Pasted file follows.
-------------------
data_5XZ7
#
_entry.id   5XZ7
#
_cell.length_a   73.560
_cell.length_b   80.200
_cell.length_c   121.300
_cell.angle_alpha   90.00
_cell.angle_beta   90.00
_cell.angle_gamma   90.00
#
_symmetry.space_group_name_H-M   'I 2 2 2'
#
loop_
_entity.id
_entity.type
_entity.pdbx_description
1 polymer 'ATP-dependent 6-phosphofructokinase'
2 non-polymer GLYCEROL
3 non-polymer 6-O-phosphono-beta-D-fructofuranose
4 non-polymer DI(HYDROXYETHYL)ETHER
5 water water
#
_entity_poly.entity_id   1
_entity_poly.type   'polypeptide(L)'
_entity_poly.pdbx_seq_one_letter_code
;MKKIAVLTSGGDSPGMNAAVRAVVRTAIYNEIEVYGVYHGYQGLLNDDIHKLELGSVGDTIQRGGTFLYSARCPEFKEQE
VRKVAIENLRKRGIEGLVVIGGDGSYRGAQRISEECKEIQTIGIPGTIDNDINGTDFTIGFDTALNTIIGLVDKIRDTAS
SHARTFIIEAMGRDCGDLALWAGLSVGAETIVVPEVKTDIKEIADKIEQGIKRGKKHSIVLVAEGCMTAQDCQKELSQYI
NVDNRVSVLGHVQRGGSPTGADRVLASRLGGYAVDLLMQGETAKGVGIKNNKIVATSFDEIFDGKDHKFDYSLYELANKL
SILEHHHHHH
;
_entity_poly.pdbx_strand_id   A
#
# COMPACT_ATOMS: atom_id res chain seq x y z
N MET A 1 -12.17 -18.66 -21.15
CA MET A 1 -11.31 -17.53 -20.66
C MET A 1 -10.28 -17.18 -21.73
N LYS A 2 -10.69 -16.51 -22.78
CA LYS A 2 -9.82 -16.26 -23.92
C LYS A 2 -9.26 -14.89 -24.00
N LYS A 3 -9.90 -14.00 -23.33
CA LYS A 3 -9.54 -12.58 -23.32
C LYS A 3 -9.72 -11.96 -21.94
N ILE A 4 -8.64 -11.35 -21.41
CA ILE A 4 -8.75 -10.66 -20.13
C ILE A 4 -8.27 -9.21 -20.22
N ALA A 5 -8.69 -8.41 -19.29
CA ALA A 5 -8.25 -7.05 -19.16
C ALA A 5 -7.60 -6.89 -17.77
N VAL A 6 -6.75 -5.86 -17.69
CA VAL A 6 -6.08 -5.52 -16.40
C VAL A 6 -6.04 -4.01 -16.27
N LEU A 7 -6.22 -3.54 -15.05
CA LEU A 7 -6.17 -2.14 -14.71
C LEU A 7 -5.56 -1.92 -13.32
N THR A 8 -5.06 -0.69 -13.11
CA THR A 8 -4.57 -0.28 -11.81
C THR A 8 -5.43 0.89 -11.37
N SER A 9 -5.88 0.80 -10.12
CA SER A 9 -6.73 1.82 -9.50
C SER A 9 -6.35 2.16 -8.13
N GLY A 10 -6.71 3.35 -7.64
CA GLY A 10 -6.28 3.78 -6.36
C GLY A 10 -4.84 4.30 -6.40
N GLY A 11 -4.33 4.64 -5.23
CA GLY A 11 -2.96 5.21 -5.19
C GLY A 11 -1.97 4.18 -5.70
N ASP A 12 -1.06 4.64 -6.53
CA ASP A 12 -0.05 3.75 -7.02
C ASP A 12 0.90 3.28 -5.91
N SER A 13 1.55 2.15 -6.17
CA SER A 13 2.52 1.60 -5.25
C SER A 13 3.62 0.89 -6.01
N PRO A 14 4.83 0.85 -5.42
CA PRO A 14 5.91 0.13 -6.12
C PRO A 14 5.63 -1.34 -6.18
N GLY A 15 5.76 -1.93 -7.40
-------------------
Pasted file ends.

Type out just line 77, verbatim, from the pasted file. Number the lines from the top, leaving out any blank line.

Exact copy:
C PRO A 14 5.63 -1.34 -6.18